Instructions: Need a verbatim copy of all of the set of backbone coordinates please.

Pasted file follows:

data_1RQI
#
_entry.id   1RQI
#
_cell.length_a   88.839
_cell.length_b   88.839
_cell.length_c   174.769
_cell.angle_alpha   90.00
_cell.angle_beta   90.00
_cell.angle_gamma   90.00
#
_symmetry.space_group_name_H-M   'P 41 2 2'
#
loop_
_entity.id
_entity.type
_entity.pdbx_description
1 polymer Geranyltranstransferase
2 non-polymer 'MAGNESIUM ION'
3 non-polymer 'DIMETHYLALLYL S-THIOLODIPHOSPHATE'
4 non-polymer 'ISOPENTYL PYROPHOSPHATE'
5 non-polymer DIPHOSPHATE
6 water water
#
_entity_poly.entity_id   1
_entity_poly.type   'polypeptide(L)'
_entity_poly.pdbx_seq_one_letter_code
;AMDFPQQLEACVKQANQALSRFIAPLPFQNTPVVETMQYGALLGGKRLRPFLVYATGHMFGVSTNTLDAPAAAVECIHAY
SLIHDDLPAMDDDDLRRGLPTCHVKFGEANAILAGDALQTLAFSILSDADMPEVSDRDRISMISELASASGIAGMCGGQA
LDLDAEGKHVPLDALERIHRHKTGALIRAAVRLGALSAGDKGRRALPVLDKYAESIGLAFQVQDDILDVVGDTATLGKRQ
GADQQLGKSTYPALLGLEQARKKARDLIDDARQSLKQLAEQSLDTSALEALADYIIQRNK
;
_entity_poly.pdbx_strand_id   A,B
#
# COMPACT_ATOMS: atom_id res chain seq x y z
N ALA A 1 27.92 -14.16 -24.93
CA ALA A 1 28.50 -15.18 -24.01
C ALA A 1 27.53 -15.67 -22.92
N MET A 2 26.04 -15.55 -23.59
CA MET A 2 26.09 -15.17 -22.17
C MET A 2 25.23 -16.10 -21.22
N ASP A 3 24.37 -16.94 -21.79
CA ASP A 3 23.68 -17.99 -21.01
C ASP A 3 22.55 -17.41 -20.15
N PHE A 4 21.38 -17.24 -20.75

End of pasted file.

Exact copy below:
data_1RQI
#
_entry.id   1RQI
#
_cell.length_a   88.839
_cell.length_b   88.839
_cell.length_c   174.769
_cell.angle_alpha   90.00
_cell.angle_beta   90.00
_cell.angle_gamma   90.00
#
_symmetry.space_group_name_H-M   'P 41 2 2'
#
loop_
_entity.id
_entity.type
_entity.pdbx_description
1 polymer Geranyltranstransferase
2 non-polymer 'MAGNESIUM ION'
3 non-polymer 'DIMETHYLALLYL S-THIOLODIPHOSPHATE'
4 non-polymer 'ISOPENTYL PYROPHOSPHATE'
5 non-polymer DIPHOSPHATE
6 water water
#
_entity_poly.entity_id   1
_entity_poly.type   'polypeptide(L)'
_entity_poly.pdbx_seq_one_letter_code
;AMDFPQQLEACVKQANQALSRFIAPLPFQNTPVVETMQYGALLGGKRLRPFLVYATGHMFGVSTNTLDAPAAAVECIHAY
SLIHDDLPAMDDDDLRRGLPTCHVKFGEANAILAGDALQTLAFSILSDADMPEVSDRDRISMISELASASGIAGMCGGQA
LDLDAEGKHVPLDALERIHRHKTGALIRAAVRLGALSAGDKGRRALPVLDKYAESIGLAFQVQDDILDVVGDTATLGKRQ
GADQQLGKSTYPALLGLEQARKKARDLIDDARQSLKQLAEQSLDTSALEALADYIIQRNK
;
_entity_poly.pdbx_strand_id   A,B
#
# COMPACT_ATOMS: atom_id res chain seq x y z
N ALA A 1 27.92 -14.16 -24.93
CA ALA A 1 28.50 -15.18 -24.01
C ALA A 1 27.53 -15.67 -22.92
N MET A 2 26.04 -15.55 -23.59
CA MET A 2 26.09 -15.17 -22.17
C MET A 2 25.23 -16.10 -21.22
N ASP A 3 24.37 -16.94 -21.79
CA ASP A 3 23.68 -17.99 -21.01
C ASP A 3 22.55 -17.41 -20.15
N PHE A 4 21.38 -17.24 -20.75